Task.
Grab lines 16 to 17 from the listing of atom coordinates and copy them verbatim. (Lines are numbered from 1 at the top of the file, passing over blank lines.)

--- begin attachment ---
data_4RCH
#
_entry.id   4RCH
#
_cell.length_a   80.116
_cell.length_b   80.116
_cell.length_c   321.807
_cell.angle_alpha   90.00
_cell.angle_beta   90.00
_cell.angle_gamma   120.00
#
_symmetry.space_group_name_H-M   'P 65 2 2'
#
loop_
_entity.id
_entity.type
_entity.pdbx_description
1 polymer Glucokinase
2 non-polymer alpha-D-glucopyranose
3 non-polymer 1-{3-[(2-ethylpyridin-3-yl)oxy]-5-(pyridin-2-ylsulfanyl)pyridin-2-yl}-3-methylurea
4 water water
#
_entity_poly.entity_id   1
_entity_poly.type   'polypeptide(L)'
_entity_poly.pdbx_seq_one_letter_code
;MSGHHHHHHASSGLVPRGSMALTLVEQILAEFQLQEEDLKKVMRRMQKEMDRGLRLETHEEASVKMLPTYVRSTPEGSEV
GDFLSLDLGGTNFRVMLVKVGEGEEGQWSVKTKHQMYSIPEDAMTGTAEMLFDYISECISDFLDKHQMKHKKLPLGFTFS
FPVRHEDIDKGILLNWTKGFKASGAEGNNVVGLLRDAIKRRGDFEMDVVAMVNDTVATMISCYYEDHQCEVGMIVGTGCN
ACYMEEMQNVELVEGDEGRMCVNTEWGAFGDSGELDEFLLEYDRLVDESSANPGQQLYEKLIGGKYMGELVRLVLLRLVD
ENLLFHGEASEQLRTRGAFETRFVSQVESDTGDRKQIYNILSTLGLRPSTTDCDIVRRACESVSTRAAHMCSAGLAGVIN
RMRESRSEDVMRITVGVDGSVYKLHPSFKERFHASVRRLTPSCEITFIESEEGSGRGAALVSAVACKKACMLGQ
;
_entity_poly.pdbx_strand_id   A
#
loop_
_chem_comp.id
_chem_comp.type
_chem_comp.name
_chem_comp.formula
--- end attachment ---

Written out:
_entity.type
_entity.pdbx_description